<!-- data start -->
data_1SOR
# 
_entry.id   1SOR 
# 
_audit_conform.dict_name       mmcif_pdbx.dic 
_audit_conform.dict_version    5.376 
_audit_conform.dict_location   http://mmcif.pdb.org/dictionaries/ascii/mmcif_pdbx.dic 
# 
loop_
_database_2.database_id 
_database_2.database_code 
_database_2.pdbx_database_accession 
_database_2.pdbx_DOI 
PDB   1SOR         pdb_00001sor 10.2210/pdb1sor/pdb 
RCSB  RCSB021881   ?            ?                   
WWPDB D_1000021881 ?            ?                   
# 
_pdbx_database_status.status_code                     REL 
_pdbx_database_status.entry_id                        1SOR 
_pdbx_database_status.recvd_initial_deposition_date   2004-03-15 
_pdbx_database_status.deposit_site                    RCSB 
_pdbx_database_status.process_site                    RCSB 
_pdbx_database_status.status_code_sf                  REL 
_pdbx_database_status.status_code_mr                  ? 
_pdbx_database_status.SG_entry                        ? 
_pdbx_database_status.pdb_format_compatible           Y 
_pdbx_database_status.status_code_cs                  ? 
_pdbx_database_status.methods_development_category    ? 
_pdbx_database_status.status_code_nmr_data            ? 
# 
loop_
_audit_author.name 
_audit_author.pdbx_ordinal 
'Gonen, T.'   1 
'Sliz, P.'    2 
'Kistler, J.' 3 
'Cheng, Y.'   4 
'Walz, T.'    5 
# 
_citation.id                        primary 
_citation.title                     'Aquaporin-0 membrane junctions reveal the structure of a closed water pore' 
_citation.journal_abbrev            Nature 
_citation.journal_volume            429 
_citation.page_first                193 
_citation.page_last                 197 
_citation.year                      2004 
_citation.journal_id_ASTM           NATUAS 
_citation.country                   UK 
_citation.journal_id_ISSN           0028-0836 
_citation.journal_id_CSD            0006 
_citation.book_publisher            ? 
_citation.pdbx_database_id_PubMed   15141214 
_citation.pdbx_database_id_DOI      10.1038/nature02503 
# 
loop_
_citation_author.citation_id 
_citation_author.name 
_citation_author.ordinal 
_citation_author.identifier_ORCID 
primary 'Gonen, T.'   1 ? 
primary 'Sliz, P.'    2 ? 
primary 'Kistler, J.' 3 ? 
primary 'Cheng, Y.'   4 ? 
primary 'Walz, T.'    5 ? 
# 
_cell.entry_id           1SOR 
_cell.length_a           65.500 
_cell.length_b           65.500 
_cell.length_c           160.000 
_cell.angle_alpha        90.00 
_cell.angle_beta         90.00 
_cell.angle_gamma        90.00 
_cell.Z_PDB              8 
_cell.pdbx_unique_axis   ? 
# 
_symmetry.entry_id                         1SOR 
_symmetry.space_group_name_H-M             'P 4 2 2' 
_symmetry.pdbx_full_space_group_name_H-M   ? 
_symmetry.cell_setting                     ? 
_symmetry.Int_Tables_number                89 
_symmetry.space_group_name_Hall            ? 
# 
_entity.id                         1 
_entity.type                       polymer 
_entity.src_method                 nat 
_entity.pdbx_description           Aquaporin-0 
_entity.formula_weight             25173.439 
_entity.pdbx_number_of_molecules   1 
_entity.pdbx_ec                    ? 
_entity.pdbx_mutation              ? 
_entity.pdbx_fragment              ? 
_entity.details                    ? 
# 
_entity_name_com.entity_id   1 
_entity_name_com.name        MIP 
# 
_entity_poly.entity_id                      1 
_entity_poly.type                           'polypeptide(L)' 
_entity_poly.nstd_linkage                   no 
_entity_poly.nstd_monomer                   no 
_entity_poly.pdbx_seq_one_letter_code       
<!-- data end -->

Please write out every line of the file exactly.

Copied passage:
data_1SOR
# 
_entry.id   1SOR 
# 
_audit_conform.dict_name       mmcif_pdbx.dic 
_audit_conform.dict_version    5.376 
_audit_conform.dict_location   http://mmcif.pdb.org/dictionaries/ascii/mmcif_pdbx.dic 
# 
loop_
_database_2.database_id 
_database_2.database_code 
_database_2.pdbx_database_accession 
_database_2.pdbx_DOI 
PDB   1SOR         pdb_00001sor 10.2210/pdb1sor/pdb 
RCSB  RCSB021881   ?            ?                   
WWPDB D_1000021881 ?            ?                   
# 
_pdbx_database_status.status_code                     REL 
_pdbx_database_status.entry_id                        1SOR 
_pdbx_database_status.recvd_initial_deposition_date   2004-03-15 
_pdbx_database_status.deposit_site                    RCSB 
_pdbx_database_status.process_site                    RCSB 
_pdbx_database_status.status_code_sf                  REL 
_pdbx_database_status.status_code_mr                  ? 
_pdbx_database_status.SG_entry                        ? 
_pdbx_database_status.pdb_format_compatible           Y 
_pdbx_database_status.status_code_cs                  ? 
_pdbx_database_status.methods_development_category    ? 
_pdbx_database_status.status_code_nmr_data            ? 
# 
loop_
_audit_author.name 
_audit_author.pdbx_ordinal 
'Gonen, T.'   1 
'Sliz, P.'    2 
'Kistler, J.' 3 
'Cheng, Y.'   4 
'Walz, T.'    5 
# 
_citation.id                        primary 
_citation.title                     'Aquaporin-0 membrane junctions reveal the structure of a closed water pore' 
_citation.journal_abbrev            Nature 
_citation.journal_volume            429 
_citation.page_first                193 
_citation.page_last                 197 
_citation.year                      2004 
_citation.journal_id_ASTM           NATUAS 
_citation.country                   UK 
_citation.journal_id_ISSN           0028-0836 
_citation.journal_id_CSD            0006 
_citation.book_publisher            ? 
_citation.pdbx_database_id_PubMed   15141214 
_citation.pdbx_database_id_DOI      10.1038/nature02503 
# 
loop_
_citation_author.citation_id 
_citation_author.name 
_citation_author.ordinal 
_citation_author.identifier_ORCID 
primary 'Gonen, T.'   1 ? 
primary 'Sliz, P.'    2 ? 
primary 'Kistler, J.' 3 ? 
primary 'Cheng, Y.'   4 ? 
primary 'Walz, T.'    5 ? 
# 
_cell.entry_id           1SOR 
_cell.length_a           65.500 
_cell.length_b           65.500 
_cell.length_c           160.000 
_cell.angle_alpha        90.00 
_cell.angle_beta         90.00 
_cell.angle_gamma        90.00 
_cell.Z_PDB              8 
_cell.pdbx_unique_axis   ? 
# 
_symmetry.entry_id                         1SOR 
_symmetry.space_group_name_H-M             'P 4 2 2' 
_symmetry.pdbx_full_space_group_name_H-M   ? 
_symmetry.cell_setting                     ? 
_symmetry.Int_Tables_number                89 
_symmetry.space_group_name_Hall            ? 
# 
_entity.id                         1 
_entity.type                       polymer 
_entity.src_method                 nat 
_entity.pdbx_description           Aquaporin-0 
_entity.formula_weight             25173.439 
_entity.pdbx_number_of_molecules   1 
_entity.pdbx_ec                    ? 
_entity.pdbx_mutation              ? 
_entity.pdbx_fragment              ? 
_entity.details                    ? 
# 
_entity_name_com.entity_id   1 
_entity_name_com.name        MIP 
# 
_entity_poly.entity_id                      1 
_entity_poly.type                           'polypeptide(L)' 
_entity_poly.nstd_linkage                   no 
_entity_poly.nstd_monomer                   no 
_entity_poly.pdbx_seq_one_letter_code       